Only after I’ve achieved these goals am I going to worry about money and sales numbers or paying for advertising. And only then will I work my strategies to grow these numbers into something that makes me a living (that’s a whole different topic for a different article—and for when I’ve crossed that bridge).

Now that I’ve laid out my goals, I’m going to stick to them. Of all the research I’ve read, it seems that most indie author careers only take off after 5 to 7 books. With only my first trilogy planned, I have a loooooong way to go, but having this knowledge also prevents self-flagellation in these early days. I’m running a marathon here, not a sprint.

Important: I Chose to Publish Wide

I am publishing wide, which means I am not prioritizing Amazon as an exclusive publishing platform over any other storefront. It just so happens to be one of my storefronts where my books are available. Here are the distributors I’m using.

  1. Ebooks: distributed through Draft2Digital (which distributes to Amazon Kindle, Apple Books, Kobo, Barnes & Noble, plus loads of other smaller international online storefronts, as well as libraries).
  2. Paperbacks: printed and distributed through IngramSpark (which distributes to Amazon storefronts in many countries, Barnes & Noble, plus smaller international online storefronts, and libraries).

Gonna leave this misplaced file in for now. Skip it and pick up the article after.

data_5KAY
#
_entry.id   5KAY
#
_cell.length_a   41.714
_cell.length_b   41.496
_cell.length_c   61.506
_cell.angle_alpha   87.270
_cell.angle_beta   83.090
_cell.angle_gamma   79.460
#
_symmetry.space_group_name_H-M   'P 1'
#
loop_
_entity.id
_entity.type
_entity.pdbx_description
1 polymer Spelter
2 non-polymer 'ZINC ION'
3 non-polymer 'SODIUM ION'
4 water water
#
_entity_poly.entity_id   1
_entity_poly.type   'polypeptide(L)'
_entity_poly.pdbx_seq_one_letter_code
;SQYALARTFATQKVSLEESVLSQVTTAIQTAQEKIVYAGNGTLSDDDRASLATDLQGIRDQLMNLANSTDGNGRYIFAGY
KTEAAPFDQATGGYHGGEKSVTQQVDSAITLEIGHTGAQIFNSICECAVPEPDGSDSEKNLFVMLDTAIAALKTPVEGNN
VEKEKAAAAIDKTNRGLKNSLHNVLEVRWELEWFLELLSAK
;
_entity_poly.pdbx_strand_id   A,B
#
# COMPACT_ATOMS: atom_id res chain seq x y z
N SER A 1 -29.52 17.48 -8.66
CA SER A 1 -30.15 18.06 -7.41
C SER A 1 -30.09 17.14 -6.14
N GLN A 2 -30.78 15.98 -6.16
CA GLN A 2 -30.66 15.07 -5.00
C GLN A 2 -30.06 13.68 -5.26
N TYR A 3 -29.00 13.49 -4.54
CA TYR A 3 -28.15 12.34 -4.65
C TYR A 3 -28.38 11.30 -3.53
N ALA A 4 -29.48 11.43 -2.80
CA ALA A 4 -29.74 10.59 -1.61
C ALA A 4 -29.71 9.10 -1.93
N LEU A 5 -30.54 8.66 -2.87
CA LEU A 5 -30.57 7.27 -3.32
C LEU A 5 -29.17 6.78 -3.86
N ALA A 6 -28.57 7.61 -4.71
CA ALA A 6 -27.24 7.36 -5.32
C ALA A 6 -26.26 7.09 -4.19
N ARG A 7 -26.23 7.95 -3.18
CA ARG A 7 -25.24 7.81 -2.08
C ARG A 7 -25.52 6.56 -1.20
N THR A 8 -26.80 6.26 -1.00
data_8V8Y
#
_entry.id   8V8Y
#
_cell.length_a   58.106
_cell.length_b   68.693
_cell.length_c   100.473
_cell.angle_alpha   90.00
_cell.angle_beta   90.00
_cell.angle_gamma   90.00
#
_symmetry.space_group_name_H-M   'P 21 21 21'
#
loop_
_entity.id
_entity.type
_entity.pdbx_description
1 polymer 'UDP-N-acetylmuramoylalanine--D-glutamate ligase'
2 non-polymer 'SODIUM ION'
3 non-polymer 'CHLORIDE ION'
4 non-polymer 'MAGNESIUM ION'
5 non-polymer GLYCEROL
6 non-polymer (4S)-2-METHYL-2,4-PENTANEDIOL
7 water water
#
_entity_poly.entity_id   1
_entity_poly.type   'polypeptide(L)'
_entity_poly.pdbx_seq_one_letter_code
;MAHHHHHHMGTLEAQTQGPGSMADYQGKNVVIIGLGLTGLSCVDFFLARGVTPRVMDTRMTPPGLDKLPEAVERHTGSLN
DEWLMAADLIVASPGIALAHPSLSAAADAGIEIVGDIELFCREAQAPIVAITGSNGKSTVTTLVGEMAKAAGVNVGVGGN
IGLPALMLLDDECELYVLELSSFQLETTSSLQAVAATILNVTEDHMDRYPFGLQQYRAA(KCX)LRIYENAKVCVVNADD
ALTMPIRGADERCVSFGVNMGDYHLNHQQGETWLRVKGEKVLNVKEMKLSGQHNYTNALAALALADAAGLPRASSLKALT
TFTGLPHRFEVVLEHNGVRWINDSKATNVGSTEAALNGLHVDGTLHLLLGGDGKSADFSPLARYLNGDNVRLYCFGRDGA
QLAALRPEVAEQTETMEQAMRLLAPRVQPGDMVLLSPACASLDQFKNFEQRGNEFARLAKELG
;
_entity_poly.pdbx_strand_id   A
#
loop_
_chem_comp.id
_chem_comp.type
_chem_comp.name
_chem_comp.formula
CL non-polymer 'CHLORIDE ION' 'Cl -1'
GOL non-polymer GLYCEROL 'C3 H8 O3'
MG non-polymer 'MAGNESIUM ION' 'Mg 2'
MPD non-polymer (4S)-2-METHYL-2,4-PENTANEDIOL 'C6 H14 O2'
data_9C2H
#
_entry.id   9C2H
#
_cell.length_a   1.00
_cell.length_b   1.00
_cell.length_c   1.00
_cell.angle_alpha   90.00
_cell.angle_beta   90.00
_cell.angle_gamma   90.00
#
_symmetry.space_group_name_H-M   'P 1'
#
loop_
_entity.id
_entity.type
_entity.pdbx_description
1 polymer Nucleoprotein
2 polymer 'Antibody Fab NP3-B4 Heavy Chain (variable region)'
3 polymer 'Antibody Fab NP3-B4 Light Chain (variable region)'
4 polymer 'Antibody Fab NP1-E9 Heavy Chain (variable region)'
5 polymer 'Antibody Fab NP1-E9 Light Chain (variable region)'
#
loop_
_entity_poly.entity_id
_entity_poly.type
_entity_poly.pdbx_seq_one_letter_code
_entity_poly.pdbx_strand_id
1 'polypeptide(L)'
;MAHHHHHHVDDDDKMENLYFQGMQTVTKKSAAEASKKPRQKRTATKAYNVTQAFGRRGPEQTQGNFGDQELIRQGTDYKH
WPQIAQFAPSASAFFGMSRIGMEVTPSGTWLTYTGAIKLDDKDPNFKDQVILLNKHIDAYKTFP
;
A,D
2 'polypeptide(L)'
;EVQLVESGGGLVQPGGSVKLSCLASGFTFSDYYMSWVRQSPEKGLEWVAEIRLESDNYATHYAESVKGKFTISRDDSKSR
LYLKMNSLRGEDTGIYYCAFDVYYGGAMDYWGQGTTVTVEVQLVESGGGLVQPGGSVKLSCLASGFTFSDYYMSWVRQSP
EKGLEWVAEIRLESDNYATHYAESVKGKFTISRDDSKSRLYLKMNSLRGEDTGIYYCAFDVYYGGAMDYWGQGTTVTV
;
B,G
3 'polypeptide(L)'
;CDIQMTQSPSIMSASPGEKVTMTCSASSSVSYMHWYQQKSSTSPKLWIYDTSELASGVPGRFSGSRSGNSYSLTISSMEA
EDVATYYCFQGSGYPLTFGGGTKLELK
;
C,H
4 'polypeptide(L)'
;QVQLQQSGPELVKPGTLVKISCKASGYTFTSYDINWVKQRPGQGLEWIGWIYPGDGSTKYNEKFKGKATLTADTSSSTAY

3. Audiobooks: produced and distributed through Findaway Voices linked to my Draft2Digital account but is a separate company (which distributes to all the same storefronts and libraries as Draft2Digital that also accept audiobooks, plus a few extra)
  4. Google Play: I’m only direct with this storefront because Draft2Digital doesn’t distribute to them

Some may think I’m nuts for not publishing directly to Amazon because Draft2Digital will take an additional 10% of my royalties (as it does from other retailers too), but the way I see it is if I was prepared to let an agent and a traditional publisher do the legwork, I would have been sharing a boatload more in commission. So, I personally don’t have an issue with giving Draft2Digital their dues for uploading to all the storefronts on my behalf.

I chose this route because self-publishing requires learning a lot (no, seriously, A LOT!) of new technology. My brain could only handle learning the dashboards of these four publishing/distribution companies to start with (preserving my time and sanity).

I was also cracking under the pressure of just THINKING about fixing a launch date with so many unknown variables ahead of me. So, I decided on a soft launch to take the pressure off myself. It’s for this same reason that I didn’t set up pre-orders and don’t ever plan on using them. I’ve seen too many tears from authors when it goes wrong. I’m not comfortable adding a potential problem to my plate.

Also, you know the saying, ‘Don’t keep all your eggs in one basket’? Using different publishing platforms ensures that if one company goes belly-up (or even has technical glitches), my books will remain in circulation in the other formats.